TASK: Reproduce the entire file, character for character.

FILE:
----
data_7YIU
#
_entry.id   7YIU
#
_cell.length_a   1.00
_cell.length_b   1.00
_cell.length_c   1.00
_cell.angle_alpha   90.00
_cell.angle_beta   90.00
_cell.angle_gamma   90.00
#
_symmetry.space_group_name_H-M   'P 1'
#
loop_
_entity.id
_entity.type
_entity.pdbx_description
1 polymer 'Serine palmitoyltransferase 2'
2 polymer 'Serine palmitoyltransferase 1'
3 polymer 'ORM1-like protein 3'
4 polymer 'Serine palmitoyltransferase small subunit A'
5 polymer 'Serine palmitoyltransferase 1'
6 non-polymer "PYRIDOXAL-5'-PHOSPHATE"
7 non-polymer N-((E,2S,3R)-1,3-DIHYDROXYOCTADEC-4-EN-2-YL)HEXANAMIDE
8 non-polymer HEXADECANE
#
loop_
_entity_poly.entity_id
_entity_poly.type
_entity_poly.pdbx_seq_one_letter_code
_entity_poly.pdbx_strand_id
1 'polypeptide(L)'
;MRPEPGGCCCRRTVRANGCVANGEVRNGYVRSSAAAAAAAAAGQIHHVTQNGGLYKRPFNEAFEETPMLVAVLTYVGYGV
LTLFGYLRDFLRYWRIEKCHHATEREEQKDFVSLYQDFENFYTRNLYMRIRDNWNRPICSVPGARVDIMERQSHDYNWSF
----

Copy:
data_7YIU
#
_entry.id   7YIU
#
_cell.length_a   1.00
_cell.length_b   1.00
_cell.length_c   1.00
_cell.angle_alpha   90.00
_cell.angle_beta   90.00
_cell.angle_gamma   90.00
#
_symmetry.space_group_name_H-M   'P 1'
#
loop_
_entity.id
_entity.type
_entity.pdbx_description
1 polymer 'Serine palmitoyltransferase 2'
2 polymer 'Serine palmitoyltransferase 1'
3 polymer 'ORM1-like protein 3'
4 polymer 'Serine palmitoyltransferase small subunit A'
5 polymer 'Serine palmitoyltransferase 1'
6 non-polymer "PYRIDOXAL-5'-PHOSPHATE"
7 non-polymer N-((E,2S,3R)-1,3-DIHYDROXYOCTADEC-4-EN-2-YL)HEXANAMIDE
8 non-polymer HEXADECANE
#
loop_
_entity_poly.entity_id
_entity_poly.type
_entity_poly.pdbx_seq_one_letter_code
_entity_poly.pdbx_strand_id
1 'polypeptide(L)'
;MRPEPGGCCCRRTVRANGCVANGEVRNGYVRSSAAAAAAAAAGQIHHVTQNGGLYKRPFNEAFEETPMLVAVLTYVGYGV
LTLFGYLRDFLRYWRIEKCHHATEREEQKDFVSLYQDFENFYTRNLYMRIRDNWNRPICSVPGARVDIMERQSHDYNWSF